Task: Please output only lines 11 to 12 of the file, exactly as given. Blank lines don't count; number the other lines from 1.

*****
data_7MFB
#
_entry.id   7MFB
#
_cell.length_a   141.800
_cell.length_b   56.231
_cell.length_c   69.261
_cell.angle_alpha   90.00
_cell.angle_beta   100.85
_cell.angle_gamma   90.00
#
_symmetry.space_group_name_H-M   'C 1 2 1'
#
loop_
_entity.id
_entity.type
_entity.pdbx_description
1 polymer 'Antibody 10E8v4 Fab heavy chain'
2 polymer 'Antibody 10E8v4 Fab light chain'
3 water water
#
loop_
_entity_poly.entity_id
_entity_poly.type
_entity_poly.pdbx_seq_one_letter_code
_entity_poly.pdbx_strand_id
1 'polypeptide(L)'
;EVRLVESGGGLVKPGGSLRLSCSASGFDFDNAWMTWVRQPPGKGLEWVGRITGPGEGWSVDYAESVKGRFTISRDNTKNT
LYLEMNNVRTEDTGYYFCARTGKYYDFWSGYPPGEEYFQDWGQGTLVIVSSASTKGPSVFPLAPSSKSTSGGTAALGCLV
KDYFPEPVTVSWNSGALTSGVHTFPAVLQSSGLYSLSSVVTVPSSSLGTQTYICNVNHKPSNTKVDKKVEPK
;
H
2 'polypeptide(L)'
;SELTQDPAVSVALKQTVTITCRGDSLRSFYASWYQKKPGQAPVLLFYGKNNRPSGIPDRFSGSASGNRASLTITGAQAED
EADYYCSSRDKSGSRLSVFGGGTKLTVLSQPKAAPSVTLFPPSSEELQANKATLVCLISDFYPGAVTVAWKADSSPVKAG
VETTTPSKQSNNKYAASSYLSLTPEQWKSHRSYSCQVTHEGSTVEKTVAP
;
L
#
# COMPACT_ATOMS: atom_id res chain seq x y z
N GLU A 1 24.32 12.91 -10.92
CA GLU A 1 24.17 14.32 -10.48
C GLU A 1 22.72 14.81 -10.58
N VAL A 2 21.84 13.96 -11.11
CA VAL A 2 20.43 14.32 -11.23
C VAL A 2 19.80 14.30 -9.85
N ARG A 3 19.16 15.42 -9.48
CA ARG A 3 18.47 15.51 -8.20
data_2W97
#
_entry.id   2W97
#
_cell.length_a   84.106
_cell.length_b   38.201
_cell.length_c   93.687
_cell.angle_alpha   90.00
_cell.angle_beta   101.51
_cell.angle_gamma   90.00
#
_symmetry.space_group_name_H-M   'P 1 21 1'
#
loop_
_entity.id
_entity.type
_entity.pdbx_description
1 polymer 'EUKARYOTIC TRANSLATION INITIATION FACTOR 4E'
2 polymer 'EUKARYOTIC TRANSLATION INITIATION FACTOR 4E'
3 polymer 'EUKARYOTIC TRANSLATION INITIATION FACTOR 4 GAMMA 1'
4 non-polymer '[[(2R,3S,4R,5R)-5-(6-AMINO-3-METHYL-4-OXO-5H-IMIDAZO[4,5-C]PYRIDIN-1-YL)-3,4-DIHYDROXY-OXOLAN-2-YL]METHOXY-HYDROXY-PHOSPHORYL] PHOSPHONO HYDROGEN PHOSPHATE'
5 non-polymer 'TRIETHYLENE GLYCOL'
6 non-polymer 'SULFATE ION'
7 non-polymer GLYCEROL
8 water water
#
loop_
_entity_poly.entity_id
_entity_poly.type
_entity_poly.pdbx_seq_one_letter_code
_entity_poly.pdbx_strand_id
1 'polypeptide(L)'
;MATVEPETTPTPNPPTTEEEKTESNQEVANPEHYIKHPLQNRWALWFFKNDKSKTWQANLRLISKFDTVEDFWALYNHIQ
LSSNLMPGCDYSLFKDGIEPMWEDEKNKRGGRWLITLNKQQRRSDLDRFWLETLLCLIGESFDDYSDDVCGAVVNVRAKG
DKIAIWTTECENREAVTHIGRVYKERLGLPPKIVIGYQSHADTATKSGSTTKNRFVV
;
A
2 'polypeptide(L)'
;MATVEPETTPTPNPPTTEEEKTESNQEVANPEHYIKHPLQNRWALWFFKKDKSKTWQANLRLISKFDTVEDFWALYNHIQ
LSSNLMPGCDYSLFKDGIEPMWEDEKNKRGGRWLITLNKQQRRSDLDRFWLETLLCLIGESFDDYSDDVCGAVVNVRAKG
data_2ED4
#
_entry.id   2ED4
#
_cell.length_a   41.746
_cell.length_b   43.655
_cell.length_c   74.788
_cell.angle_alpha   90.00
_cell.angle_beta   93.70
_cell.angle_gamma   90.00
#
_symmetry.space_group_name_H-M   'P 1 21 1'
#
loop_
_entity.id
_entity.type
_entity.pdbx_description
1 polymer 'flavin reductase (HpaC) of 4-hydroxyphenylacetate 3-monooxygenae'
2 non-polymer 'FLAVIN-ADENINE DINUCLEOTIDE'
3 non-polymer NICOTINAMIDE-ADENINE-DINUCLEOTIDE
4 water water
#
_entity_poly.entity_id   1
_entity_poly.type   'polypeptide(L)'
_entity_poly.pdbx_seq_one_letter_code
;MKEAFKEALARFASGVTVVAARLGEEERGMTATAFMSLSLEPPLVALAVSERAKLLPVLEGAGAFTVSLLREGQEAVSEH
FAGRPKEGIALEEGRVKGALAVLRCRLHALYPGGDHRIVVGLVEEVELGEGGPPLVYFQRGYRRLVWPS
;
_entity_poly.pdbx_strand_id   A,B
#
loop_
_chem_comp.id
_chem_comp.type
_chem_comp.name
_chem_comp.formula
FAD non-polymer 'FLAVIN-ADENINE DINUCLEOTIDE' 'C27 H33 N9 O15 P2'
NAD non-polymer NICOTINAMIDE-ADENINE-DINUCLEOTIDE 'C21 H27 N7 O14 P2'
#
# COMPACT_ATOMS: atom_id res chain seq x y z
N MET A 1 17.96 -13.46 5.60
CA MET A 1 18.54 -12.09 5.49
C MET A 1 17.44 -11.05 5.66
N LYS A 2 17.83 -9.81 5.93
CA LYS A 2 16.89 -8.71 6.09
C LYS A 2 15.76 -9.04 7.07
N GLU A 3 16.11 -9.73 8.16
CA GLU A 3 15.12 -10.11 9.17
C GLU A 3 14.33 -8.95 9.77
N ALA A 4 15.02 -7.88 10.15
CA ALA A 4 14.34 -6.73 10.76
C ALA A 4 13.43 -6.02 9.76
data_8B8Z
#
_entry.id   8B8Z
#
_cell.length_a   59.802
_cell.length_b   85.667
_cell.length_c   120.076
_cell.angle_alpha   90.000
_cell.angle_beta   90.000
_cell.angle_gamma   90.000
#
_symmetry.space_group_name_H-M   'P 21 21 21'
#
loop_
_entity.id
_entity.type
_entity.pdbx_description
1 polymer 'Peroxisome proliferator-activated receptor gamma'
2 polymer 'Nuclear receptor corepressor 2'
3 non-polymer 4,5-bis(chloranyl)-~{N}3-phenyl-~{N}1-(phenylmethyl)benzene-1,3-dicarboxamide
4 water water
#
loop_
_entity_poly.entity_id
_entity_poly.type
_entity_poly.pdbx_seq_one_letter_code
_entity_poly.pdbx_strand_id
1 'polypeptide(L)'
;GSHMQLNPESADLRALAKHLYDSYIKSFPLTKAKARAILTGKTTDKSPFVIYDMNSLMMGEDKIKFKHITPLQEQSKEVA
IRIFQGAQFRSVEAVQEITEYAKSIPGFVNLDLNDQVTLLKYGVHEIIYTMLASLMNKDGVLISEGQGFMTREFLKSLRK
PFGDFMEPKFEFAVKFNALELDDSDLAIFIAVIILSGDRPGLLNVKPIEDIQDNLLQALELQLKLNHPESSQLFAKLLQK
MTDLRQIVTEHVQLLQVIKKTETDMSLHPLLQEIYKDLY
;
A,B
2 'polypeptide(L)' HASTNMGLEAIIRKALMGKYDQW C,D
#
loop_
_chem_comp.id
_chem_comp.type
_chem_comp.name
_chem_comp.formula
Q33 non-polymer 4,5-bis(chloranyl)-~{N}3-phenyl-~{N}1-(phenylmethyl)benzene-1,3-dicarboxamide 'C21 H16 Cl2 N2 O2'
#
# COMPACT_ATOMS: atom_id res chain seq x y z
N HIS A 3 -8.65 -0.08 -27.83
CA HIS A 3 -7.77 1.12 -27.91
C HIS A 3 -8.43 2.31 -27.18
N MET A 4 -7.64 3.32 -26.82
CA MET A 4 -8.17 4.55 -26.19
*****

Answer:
#
_symmetry.space_group_name_H-M   'C 1 2 1'